Considerable concern surrounded the export potential for U.S. distiller’s dried grains with solubles (DDGS) following an adverse trade policy decision by Vietnam, a historic top buyer, in December 2016. Instead, other countries in the region increased DDGS purchasing, the Vietnamese market re-opened and the region set a new record at 2.3 million metric tons in DDGS imports in 2016/2017.
New Zealand’s got milk - record amounts of milk production - and the country’s dairy industry is feeding triple the amount of U.S. distiller’s dried grains with solubles (DDGS) year-over-year.
A team of New Zealand government officials recently traveled to Iowa, Louisiana and Washington, D.C., to study the U.S. grain export system and to explore ways to streamline their protocols to allow more U.S. corn exports to New Zealand.
While New Zealand is not traditionally a large market for U.S. corn, buyers from that country did purchase more than 142,000 metric tons (5.59 million bushels) of U.S. corn valued at $34 million during the 2014/2015 marketing year.
“The keys are planning and preparation,” said Jim Stitzlein, manager of market development for Consolidated Grain and Barge. “IP (identity preserved) programs can expand customer choice, but success can only come if there is a willingness to commit, and if interest is expressed early enough to allow coordination across the entire value chain.”
Stitzlein, a U.S. Grains Council delegate and Biotechnology Advisory Team member, noted that CGB for years has promoted both commodity and IP programs and has strengthened its relationships with growers willing to respond to the users’ needs. A recent example is a relatively new IP program created by CGB and its Japanese parent company, Zen-Noh, to source non-GM corn from the United States for Japan Corn Starch, a food manufacturer. The first shipments left Gulf ports in May.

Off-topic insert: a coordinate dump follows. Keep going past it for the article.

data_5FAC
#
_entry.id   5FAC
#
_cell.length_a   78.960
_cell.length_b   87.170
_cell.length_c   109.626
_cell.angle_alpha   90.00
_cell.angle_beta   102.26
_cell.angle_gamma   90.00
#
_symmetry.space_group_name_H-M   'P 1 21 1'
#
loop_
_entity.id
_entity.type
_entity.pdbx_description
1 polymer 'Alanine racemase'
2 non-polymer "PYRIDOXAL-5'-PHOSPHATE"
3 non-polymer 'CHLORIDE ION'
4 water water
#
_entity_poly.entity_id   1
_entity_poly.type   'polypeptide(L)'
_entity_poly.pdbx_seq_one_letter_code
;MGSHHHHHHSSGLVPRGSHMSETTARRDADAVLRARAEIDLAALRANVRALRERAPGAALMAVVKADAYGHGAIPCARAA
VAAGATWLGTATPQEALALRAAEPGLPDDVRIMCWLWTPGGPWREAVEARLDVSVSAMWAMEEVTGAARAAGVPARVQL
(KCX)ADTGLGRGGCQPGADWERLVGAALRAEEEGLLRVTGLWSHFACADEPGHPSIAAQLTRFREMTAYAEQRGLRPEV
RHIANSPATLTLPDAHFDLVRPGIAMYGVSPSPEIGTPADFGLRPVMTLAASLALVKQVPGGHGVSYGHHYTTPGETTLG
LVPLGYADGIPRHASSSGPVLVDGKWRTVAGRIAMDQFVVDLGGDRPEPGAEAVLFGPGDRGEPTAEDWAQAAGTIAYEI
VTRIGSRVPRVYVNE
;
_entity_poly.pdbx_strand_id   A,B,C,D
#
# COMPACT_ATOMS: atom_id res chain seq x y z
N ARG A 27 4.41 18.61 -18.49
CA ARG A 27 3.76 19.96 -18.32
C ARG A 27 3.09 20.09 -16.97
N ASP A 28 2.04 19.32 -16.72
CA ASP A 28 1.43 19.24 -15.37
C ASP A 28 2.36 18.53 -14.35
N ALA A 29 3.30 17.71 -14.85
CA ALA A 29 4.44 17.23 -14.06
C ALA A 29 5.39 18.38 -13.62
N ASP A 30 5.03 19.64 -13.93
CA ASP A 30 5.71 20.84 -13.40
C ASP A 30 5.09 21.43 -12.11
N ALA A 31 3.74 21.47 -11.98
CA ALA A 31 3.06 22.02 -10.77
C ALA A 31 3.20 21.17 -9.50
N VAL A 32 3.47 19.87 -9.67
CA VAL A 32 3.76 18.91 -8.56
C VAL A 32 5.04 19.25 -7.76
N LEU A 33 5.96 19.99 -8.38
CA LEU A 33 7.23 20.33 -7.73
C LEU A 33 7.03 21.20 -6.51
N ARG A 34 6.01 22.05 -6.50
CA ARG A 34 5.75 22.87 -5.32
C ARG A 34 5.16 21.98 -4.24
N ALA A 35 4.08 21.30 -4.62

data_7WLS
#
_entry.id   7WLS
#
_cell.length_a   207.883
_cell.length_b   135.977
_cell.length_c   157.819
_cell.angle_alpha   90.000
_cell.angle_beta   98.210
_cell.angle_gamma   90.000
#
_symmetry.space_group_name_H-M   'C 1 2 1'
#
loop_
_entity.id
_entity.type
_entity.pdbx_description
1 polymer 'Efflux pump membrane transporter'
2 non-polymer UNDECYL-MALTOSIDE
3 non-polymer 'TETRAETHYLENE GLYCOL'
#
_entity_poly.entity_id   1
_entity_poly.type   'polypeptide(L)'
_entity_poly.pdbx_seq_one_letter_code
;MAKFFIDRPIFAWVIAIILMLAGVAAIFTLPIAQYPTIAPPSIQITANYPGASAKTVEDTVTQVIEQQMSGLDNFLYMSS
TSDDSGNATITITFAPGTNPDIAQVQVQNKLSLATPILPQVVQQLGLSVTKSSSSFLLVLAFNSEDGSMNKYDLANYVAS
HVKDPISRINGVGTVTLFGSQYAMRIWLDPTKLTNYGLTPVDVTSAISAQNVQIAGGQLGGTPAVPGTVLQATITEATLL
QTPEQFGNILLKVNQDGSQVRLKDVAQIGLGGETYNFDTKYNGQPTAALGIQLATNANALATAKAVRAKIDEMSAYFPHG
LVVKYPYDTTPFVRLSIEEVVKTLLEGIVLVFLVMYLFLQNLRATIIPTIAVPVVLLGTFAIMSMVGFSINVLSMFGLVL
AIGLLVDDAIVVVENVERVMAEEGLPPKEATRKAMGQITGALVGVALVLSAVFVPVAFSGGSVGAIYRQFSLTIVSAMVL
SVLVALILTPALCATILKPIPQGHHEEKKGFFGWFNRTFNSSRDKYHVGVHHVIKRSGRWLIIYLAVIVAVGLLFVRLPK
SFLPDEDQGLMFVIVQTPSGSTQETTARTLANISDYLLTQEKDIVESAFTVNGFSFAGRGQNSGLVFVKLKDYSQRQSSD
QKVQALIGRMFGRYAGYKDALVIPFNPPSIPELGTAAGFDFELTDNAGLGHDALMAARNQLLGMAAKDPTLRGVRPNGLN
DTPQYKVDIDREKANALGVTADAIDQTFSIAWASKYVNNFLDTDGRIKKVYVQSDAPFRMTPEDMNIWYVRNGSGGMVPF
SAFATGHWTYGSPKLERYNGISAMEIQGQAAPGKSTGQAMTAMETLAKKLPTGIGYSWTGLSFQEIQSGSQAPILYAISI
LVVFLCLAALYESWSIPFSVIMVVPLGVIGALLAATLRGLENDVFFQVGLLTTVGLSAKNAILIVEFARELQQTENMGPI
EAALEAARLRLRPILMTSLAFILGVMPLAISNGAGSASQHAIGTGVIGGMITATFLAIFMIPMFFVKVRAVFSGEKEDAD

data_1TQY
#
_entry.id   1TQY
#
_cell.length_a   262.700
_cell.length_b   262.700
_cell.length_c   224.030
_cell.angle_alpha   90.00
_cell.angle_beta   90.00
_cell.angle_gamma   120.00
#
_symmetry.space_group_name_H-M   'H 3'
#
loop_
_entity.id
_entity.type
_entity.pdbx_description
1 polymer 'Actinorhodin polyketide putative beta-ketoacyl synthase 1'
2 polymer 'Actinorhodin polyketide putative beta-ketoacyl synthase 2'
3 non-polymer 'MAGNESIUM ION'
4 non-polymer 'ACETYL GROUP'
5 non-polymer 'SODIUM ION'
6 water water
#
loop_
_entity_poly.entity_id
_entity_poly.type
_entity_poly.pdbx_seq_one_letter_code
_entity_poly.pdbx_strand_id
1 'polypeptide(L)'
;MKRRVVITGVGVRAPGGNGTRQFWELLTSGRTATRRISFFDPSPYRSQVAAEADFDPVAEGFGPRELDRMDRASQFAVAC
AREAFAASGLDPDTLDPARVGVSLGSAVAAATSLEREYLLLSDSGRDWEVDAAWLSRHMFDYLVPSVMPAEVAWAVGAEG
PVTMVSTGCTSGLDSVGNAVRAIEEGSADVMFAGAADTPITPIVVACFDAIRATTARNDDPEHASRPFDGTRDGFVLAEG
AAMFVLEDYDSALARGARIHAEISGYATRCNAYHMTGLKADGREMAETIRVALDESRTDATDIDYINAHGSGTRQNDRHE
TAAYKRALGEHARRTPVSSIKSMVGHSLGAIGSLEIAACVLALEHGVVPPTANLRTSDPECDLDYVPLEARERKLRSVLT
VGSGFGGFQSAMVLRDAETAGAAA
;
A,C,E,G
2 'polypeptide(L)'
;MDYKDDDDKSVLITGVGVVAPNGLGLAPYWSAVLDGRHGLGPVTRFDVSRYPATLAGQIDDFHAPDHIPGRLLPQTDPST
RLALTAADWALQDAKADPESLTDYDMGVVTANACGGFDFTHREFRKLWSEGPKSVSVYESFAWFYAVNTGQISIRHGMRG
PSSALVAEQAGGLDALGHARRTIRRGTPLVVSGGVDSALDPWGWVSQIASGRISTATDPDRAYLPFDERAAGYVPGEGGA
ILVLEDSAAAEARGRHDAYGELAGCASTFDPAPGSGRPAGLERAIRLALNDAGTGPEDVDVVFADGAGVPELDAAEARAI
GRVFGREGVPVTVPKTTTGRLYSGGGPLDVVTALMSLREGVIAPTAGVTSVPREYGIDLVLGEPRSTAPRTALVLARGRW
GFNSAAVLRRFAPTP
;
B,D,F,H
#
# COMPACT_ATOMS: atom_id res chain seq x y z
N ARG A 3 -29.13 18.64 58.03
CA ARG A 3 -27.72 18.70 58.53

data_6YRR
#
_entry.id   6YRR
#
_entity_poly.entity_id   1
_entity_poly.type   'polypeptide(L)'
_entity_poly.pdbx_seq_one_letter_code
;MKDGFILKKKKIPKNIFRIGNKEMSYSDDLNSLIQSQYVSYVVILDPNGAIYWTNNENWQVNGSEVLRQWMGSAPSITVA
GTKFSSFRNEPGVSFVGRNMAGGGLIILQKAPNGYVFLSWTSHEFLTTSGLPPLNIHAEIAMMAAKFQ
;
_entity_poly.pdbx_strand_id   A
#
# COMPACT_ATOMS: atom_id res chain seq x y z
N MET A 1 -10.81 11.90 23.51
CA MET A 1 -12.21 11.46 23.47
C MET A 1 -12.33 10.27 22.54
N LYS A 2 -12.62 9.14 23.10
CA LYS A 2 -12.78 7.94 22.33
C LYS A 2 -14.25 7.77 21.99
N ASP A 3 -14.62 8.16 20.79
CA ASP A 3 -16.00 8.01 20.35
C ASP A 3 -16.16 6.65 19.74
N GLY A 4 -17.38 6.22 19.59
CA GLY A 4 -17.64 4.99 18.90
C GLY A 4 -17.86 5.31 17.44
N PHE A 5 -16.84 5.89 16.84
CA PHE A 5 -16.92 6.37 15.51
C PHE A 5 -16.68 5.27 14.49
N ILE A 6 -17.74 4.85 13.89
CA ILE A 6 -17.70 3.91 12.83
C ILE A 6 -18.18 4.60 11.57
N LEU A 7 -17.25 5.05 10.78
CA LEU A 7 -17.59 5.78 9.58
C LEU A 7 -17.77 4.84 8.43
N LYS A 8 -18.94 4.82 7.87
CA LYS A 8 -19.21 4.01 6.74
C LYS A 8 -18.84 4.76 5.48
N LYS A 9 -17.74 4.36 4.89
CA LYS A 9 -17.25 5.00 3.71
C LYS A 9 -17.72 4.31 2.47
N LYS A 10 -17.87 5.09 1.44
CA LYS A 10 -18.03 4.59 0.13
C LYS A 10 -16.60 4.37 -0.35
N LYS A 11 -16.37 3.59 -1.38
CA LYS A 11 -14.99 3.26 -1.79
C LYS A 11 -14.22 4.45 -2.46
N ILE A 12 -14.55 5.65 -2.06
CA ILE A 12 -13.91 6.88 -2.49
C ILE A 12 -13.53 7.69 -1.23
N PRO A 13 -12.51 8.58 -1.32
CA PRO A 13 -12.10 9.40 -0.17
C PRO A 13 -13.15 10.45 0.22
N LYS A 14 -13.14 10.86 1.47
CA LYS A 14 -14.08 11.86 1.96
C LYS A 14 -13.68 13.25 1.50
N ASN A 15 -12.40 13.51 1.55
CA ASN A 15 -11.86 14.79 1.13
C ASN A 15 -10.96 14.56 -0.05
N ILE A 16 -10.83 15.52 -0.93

Negotiators for the Trans-Pacific Partnership (TPP) convened this week in Vietnam with a focus on resolving technical issues prior to next week’s TPP Ministerial meeting in Singapore. Floyd Gaibler, U.S. Grain Council director of trade policy and biotechnology, was in Vietnam for industry meetings with chief negotiators for several countries including Vietnam, New Zealand, Canada, Japan and Mexico.
“The sense of urgency is universal,” Gaibler said. “Negotiators from all countries are well aware of the clock. But at the same time, all of them recognize that there are some very difficult political decisions at stake, and that these will have to be resolved at the Ministerial level, or even higher.”